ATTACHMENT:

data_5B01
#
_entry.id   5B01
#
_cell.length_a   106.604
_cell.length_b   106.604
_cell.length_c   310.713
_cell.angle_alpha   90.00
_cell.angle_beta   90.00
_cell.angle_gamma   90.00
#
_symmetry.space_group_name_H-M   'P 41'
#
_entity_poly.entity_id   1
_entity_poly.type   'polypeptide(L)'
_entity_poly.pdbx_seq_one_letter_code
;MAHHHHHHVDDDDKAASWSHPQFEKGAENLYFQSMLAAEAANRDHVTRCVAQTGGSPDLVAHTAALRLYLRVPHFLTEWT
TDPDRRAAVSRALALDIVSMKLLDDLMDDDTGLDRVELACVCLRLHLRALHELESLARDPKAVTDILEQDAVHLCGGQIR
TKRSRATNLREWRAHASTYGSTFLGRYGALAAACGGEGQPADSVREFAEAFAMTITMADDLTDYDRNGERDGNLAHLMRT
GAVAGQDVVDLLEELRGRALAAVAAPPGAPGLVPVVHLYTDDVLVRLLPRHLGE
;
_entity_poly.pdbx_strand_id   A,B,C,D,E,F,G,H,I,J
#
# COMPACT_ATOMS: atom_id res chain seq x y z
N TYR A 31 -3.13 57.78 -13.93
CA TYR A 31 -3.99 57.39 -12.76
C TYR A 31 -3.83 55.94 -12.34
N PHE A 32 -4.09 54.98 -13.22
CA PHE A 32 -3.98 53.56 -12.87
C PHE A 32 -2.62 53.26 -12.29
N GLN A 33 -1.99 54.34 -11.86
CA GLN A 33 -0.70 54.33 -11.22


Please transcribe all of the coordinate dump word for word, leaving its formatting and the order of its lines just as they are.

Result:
data_5B01
#
_entry.id   5B01
#
_cell.length_a   106.604
_cell.length_b   106.604
_cell.length_c   310.713
_cell.angle_alpha   90.00
_cell.angle_beta   90.00
_cell.angle_gamma   90.00
#
_symmetry.space_group_name_H-M   'P 41'
#
_entity_poly.entity_id   1
_entity_poly.type   'polypeptide(L)'
_entity_poly.pdbx_seq_one_letter_code
;MAHHHHHHVDDDDKAASWSHPQFEKGAENLYFQSMLAAEAANRDHVTRCVAQTGGSPDLVAHTAALRLYLRVPHFLTEWT
TDPDRRAAVSRALALDIVSMKLLDDLMDDDTGLDRVELACVCLRLHLRALHELESLARDPKAVTDILEQDAVHLCGGQIR
TKRSRATNLREWRAHASTYGSTFLGRYGALAAACGGEGQPADSVREFAEAFAMTITMADDLTDYDRNGERDGNLAHLMRT
GAVAGQDVVDLLEELRGRALAAVAAPPGAPGLVPVVHLYTDDVLVRLLPRHLGE
;
_entity_poly.pdbx_strand_id   A,B,C,D,E,F,G,H,I,J
#
# COMPACT_ATOMS: atom_id res chain seq x y z
N TYR A 31 -3.13 57.78 -13.93
CA TYR A 31 -3.99 57.39 -12.76
C TYR A 31 -3.83 55.94 -12.34
N PHE A 32 -4.09 54.98 -13.22
CA PHE A 32 -3.98 53.56 -12.87
C PHE A 32 -2.62 53.26 -12.29
N GLN A 33 -1.99 54.34 -11.86
CA GLN A 33 -0.70 54.33 -11.22